I’m resigned to this happening just because we live in a sitcom now and whoever’s writing it obviously has something bigger planned for the “Michael Avenatti” character. He gets too much screentime to be just some lawyer representing a porn star who’s suing Trump to end a hush-money agreement. That’s how he’s been introduced to the audience but clearly we’re supposed to Pay Attention to him, which means he’s destined to take on a larger role next season.

Basically he’s Chekhov’s gun, just louder and with more financial problems.

It’s been clear for weeks that he’s interested in at least making people *think* that he’s running but yesterday he confirmed it. It started innocuously enough, with him virtual-high-fiving the New York Daily News for depicting Trump as a clown and babbling about America needing a “street fighter,” which has been his wink-wink to Twitter followers lately that he might be the man for the job:

When a follower asked if he meant what everyone thought he meant, Avenatti said yes — if:

That seems to have been the unofficial launch to his campaign because he’s spent the last 24 hours stumping:

I don’t know what he means by the first tweet. Trump beat traditional politicians in the primary, yeah, but probably wouldn’t have if there had been fewer of them. He benefited tremendously from the splintering of the base in the early primaries. (Not coincidentally, Avenatti will be hoping to replicate that dynamic if he joins the Democratic primary.) And he trailed even a bad candidate like Hillary Clinton in the general up until the final 10 days, and might well have lost to her too if not for Comey’s letter. You could turn Avenatti’s argument back on him: If Democrats want to convince swing voters in 2020 that Trump’s unfit for office, nominating a traditional politician who’ll “restore norms” is exactly what they’d want. You don’t make the case against celebrity stunt candidacies by nominating celebrity stunt candidates, with the possible exception of the mega-famous like Oprah.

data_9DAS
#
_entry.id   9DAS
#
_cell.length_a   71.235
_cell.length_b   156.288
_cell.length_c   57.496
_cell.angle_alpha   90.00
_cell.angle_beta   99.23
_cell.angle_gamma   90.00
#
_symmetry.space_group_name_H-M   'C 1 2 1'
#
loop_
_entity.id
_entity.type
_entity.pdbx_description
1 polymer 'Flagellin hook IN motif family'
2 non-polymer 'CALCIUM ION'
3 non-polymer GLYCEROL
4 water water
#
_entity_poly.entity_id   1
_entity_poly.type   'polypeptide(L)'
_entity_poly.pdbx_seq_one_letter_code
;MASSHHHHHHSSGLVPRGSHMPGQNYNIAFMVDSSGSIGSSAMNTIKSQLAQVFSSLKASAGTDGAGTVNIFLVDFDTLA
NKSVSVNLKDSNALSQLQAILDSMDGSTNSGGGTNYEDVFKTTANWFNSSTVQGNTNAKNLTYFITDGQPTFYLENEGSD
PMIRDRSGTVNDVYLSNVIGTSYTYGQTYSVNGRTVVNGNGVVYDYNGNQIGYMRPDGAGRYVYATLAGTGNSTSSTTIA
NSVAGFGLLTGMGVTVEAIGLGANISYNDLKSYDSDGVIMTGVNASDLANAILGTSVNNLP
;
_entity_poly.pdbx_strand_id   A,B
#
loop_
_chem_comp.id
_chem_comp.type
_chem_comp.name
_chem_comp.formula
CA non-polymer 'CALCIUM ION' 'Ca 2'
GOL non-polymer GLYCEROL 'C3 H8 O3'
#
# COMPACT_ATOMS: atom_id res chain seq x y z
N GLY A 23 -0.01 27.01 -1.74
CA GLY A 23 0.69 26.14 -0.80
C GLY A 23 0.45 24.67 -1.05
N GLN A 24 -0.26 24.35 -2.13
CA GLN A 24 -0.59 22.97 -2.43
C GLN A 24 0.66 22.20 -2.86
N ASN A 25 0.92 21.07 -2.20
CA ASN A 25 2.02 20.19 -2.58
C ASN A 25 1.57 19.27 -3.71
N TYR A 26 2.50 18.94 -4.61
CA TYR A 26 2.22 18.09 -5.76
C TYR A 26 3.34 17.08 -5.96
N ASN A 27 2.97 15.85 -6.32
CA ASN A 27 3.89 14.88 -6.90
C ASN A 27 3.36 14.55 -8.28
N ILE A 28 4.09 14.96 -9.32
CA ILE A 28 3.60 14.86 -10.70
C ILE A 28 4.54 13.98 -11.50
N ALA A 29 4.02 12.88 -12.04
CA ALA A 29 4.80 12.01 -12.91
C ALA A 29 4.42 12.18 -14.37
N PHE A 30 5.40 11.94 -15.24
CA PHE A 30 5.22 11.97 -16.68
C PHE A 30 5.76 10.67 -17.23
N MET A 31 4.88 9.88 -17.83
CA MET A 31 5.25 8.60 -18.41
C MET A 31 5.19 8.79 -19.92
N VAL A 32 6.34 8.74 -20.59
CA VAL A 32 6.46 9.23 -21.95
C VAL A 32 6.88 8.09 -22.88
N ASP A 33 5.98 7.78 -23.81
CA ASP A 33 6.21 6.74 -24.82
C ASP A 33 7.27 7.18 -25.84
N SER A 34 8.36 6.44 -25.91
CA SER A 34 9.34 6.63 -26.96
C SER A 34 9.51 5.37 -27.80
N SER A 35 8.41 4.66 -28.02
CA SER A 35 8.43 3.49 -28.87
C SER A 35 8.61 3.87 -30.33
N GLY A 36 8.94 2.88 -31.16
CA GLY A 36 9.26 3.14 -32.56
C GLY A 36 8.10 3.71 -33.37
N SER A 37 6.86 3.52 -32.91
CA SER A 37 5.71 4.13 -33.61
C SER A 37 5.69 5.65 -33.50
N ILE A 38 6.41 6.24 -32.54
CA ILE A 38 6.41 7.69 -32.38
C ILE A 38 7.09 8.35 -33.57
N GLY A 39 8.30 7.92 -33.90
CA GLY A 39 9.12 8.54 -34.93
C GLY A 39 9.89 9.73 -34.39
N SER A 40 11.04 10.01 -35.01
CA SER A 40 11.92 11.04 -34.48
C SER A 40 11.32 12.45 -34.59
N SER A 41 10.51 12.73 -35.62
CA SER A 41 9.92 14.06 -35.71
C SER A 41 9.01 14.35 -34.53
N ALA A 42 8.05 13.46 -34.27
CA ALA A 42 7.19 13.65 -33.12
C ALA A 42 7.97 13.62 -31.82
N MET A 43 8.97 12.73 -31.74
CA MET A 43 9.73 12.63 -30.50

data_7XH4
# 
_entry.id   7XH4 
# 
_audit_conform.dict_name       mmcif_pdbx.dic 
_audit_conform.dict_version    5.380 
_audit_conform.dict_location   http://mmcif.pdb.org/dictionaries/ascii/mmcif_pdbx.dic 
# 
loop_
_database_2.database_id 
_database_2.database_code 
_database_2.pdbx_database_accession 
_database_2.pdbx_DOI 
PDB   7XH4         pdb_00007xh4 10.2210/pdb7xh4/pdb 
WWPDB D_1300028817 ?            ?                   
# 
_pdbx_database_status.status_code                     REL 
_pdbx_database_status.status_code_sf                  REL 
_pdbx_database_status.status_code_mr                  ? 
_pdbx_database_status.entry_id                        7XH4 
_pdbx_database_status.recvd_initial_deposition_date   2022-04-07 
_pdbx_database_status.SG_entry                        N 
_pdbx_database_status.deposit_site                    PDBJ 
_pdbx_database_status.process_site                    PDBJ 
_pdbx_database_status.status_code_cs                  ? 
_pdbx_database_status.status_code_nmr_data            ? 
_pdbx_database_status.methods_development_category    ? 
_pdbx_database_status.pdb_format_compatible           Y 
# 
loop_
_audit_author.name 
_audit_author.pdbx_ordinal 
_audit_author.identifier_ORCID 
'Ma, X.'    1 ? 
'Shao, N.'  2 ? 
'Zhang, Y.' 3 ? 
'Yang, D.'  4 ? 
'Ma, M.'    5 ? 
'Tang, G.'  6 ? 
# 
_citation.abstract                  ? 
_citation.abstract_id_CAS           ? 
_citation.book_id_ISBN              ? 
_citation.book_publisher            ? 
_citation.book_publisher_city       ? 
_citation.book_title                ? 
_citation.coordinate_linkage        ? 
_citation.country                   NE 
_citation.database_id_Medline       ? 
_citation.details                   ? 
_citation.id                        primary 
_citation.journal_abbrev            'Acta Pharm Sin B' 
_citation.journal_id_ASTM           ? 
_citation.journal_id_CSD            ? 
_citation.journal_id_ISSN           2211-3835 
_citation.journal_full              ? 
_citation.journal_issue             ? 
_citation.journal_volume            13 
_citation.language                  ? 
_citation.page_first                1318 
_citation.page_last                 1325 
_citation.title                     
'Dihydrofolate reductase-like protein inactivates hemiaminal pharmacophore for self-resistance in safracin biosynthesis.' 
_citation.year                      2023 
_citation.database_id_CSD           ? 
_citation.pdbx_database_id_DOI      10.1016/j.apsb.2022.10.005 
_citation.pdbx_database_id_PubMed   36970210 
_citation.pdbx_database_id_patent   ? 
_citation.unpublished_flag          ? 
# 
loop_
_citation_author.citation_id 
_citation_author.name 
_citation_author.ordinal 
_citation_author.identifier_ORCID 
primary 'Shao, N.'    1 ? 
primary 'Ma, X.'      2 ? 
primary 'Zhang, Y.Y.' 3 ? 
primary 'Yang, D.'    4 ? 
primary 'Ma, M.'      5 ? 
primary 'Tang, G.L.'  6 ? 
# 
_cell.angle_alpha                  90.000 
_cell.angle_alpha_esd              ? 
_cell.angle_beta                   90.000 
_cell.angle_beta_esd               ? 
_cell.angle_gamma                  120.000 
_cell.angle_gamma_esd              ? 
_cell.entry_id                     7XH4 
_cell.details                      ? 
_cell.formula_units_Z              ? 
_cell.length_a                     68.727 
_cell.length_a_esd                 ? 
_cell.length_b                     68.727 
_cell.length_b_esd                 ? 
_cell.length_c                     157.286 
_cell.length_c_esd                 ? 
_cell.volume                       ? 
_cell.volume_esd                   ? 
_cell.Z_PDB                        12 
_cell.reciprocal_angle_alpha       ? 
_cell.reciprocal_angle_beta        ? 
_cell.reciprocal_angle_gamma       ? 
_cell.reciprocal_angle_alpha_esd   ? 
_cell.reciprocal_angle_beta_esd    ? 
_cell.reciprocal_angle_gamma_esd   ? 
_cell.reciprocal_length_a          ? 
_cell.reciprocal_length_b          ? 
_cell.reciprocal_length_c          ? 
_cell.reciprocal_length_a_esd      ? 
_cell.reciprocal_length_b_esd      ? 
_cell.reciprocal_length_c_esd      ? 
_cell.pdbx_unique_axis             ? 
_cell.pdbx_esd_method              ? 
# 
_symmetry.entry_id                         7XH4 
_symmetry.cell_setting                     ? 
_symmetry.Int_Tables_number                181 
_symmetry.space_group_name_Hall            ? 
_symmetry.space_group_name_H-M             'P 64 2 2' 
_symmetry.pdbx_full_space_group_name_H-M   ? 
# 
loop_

My guess about Avenatti’s intentions is that he’s five percent serious about running and 95 percent “can’t hurt making people think I might.” Before 2016 Americans would have laughed at the idea and ignored him. After 2016 no one’s laughing. Anyone with a knack for media and a cultural following of whatever variety must be taken seriously. That’s the new rule of politics, but it dovetails with an old rule: There’s no downside to making Americans think you might run for president. At a minimum it’ll keep him in front of television cameras, his natural habitat, which is destined to lead to more clients and maybe his own show eventually. And if he gets any sort of interest as a candidate from the public it’ll force Democratic players to cultivate his friendship and seek his endorsement. If he lands a few appearances with the eventual nominee out of it, that’s potentially the start of a more realistic statewide political career. What does he have to lose by floating the possibility?

Here he is yesterday playing candidate on CNN. Go figure that he’d announce his intention about running on July 4, traditionally a slow news day when even the tiniest news-fart is apt to get outsized coverage on TV.